The past decade has seen considerable progress as job growth has remained steady and communities across the state have experienced promising comebacks.
By Jon Honeck, Ph.D. Senior Policy Fellow
The Ohio Environmental Protection Agency (OEPA) has released its Draft Program Management Plan for the Water Pollution Control Loan Fund (WPCLF) for program year 2018. The WPCLF is the main source of funding for the design and construction of publicly-owned wastewater and stormwater control projects in Ohio. The WPCLF is a “revolving” loan fund that allows repaid funds to be loaned out again to new borrowers. The plan calls for the Fund to make a total of $520 million in loans in 2018, a level below that of recent years.
The US EPA provides annual funding to support states water infrastructure revolving loan funds. The subsidy allows the WPCLF to lend at below-market interest rates and to provide a limited number of projects with principal forgiveness. For example, the October 2017, standard discount rate on a twenty-year loan is 1.81%. Small communities with populations below 10,000 that also meet economic hardship criteria can receive interest rates of 1% or less. The plan reserves up to $29.9 million for principal forgiveness to address critical needs of economic hardship areas with combined sewer overflow needs or failing home sewage treatment systems.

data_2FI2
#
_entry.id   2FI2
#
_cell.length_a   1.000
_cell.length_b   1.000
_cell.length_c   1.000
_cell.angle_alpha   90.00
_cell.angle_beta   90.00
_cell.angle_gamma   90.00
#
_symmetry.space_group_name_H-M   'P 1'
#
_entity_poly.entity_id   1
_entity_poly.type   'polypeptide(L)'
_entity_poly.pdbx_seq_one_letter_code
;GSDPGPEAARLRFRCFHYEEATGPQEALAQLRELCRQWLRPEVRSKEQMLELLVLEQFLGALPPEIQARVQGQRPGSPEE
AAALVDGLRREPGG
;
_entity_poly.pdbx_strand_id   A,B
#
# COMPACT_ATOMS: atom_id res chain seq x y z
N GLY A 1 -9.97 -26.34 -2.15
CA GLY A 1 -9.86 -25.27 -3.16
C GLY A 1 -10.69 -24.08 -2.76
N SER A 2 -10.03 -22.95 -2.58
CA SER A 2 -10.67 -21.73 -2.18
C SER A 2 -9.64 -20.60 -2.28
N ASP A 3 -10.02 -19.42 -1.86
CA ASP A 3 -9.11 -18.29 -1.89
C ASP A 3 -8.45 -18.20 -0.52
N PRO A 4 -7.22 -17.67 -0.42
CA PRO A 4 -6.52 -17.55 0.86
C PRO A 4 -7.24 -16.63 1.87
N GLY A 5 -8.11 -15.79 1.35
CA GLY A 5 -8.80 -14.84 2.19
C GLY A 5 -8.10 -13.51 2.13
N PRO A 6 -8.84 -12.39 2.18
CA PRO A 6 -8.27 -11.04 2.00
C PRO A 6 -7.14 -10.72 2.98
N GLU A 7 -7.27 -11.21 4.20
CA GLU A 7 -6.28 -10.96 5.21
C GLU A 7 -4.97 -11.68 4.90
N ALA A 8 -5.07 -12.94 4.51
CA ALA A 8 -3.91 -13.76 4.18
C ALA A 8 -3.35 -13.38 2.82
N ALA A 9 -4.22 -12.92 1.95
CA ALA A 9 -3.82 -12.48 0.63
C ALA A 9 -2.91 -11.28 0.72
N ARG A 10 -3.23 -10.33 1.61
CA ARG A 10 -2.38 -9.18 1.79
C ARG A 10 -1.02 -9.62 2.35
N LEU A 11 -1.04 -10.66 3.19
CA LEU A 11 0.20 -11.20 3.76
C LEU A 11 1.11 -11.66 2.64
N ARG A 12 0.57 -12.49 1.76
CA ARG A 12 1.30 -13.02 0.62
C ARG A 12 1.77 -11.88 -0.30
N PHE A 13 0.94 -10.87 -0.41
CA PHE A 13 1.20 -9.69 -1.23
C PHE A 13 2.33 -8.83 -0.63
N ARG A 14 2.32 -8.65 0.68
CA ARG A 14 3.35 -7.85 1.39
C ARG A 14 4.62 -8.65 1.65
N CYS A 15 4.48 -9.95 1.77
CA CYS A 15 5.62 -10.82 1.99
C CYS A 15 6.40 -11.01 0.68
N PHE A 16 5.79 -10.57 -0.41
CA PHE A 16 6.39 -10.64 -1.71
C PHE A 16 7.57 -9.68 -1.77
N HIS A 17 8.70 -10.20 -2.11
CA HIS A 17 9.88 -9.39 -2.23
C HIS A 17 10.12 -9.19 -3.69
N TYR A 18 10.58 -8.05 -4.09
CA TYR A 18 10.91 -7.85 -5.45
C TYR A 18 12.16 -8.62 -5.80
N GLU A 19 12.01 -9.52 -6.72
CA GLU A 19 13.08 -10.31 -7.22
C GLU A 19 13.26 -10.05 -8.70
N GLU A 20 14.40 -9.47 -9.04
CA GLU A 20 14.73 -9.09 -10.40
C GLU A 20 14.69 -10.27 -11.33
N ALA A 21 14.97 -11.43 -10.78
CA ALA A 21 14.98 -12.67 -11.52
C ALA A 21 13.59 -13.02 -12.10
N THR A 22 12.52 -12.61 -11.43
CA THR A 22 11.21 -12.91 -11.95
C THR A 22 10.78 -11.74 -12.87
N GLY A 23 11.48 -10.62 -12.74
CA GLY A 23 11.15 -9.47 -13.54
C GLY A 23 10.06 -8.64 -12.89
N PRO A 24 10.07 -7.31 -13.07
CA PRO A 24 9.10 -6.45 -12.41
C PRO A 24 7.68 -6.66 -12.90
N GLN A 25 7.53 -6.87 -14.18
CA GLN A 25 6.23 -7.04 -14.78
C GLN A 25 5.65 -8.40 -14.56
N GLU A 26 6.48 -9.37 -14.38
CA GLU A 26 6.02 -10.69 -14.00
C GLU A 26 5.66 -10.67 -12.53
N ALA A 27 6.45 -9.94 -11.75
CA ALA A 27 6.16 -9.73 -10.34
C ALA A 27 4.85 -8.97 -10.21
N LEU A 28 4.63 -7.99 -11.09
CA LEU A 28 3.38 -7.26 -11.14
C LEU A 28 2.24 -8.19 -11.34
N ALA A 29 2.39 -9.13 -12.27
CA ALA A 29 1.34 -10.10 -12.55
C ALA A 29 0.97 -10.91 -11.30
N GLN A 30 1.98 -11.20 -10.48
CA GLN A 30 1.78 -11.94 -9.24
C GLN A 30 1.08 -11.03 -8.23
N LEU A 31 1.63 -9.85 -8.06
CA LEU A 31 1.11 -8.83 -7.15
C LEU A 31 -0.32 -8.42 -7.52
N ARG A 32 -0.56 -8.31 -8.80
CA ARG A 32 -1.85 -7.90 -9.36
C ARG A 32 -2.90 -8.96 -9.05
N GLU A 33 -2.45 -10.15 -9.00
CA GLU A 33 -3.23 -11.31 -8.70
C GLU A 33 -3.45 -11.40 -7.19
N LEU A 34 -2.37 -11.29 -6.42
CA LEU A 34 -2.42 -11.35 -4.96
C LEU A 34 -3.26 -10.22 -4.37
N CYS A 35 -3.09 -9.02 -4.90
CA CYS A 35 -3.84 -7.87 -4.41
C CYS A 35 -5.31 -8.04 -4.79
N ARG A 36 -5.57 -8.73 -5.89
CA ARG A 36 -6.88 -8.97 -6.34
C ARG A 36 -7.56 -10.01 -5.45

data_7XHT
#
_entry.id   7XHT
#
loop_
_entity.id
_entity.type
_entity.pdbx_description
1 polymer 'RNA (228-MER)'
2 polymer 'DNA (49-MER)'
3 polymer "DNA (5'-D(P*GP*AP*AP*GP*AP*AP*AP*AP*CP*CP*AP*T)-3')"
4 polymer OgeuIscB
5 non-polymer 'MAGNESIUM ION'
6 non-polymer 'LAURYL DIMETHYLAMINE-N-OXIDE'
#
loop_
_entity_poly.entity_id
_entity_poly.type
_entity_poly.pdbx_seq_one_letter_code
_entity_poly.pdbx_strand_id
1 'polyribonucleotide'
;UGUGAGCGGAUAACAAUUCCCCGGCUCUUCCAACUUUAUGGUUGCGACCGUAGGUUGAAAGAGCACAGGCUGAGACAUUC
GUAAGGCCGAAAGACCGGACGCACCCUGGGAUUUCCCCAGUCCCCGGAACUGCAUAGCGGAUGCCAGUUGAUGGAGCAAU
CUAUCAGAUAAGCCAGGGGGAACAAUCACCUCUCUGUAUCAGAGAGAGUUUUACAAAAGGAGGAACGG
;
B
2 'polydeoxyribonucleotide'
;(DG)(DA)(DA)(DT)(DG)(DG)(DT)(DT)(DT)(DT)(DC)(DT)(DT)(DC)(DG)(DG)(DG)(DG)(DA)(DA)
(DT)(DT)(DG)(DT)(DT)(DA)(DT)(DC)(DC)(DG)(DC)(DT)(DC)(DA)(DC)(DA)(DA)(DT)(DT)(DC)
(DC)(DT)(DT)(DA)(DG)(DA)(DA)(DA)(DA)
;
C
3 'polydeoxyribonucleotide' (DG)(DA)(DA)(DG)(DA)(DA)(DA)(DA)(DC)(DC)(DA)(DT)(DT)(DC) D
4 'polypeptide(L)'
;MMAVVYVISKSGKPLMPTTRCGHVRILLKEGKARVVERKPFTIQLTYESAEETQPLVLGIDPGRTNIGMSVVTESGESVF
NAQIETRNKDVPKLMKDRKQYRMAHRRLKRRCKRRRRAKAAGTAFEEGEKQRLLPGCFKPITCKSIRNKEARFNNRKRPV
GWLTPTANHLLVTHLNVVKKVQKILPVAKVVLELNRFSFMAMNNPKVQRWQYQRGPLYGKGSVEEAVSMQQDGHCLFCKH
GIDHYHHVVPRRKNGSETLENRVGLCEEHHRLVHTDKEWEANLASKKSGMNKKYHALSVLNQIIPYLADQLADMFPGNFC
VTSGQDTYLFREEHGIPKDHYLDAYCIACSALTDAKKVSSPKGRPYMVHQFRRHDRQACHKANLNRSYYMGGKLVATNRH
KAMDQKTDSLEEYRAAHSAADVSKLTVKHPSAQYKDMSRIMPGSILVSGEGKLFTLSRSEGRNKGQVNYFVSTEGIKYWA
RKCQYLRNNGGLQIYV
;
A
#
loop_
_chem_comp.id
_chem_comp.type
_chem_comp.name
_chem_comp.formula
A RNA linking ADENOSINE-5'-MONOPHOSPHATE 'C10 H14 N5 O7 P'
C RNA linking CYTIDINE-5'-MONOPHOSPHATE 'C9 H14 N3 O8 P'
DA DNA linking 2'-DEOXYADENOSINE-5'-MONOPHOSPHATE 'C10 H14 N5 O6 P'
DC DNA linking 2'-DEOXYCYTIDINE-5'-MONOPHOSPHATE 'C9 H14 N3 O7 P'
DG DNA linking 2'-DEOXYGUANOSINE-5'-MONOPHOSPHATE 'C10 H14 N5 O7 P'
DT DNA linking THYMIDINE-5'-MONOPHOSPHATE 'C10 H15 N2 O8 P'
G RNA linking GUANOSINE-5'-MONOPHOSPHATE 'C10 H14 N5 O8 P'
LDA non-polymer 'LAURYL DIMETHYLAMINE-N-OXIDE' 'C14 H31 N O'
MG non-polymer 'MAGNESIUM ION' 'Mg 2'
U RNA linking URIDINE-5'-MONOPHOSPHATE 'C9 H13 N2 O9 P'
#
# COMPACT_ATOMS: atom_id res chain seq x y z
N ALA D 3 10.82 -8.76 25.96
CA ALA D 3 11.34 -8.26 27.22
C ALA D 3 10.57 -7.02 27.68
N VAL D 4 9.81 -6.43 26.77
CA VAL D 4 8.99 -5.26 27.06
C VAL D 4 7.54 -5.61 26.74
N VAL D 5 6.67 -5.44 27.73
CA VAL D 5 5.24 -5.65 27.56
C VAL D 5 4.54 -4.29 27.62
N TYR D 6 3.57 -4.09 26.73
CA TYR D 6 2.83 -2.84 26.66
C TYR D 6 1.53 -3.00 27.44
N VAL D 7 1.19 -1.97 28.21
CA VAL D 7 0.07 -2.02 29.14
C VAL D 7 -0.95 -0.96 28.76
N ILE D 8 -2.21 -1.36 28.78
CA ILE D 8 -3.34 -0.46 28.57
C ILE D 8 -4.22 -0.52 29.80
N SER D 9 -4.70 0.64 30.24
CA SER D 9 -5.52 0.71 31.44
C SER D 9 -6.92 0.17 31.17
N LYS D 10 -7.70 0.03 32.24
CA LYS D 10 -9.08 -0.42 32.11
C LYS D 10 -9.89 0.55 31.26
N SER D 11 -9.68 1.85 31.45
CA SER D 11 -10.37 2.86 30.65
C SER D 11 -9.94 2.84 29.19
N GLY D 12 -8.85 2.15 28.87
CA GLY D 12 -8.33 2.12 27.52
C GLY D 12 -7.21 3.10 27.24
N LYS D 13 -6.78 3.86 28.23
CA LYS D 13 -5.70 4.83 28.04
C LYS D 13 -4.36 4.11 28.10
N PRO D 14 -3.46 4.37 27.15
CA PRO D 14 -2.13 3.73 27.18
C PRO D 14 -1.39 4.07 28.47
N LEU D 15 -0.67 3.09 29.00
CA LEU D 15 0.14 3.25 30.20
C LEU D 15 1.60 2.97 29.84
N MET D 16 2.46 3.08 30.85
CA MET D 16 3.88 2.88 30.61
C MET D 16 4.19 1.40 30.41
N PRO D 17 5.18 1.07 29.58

OEPA extends a zero percent interest rate to borrowers with regionalization projects that connect communities that are served by failing septic systems or wastewater treatment facilities that are otherwise incapable of meeting Clean Water Act requirements. Regionalization of smaller water systems is a crucial way to meet regulatory requirements and control costs.
Greater Ohio Policy Center is working with the Ohio Water Development Authority, Ohio EPA, and other water infrastructure stakeholders in the Small Communities Environmental Infrastructure Group (SCEIG) to find ways to promote shared services and partnering among small communities.
A ranked list of priority projects is published along with the plan. Interested parties can comment on the WPCLF plan at a public hearing on November 20, 2017. For more information, please see the Ohio EPA website.
Providing the infrastructure for safe drinking water is one of the basic functions of local government in Ohio. Ohio has over 4,000 public water systems, ranging from large systems in major cities that serve thousands of customers, to village systems, schools, and mobile home parks that serve less than a hundred customers.
By John Collier, GOPC InternThe Value of Water Campaign recently released theEconomic Impact of Investing in Water Infrastructure– a report aimed at quantifying the economic impact water infrastructure has on the US economy. The campaign brings together leading water industry experts to better understand the economic benefits associated with closing the funding gap for water infrastructure spending, as well as the potential costs of failing to do so.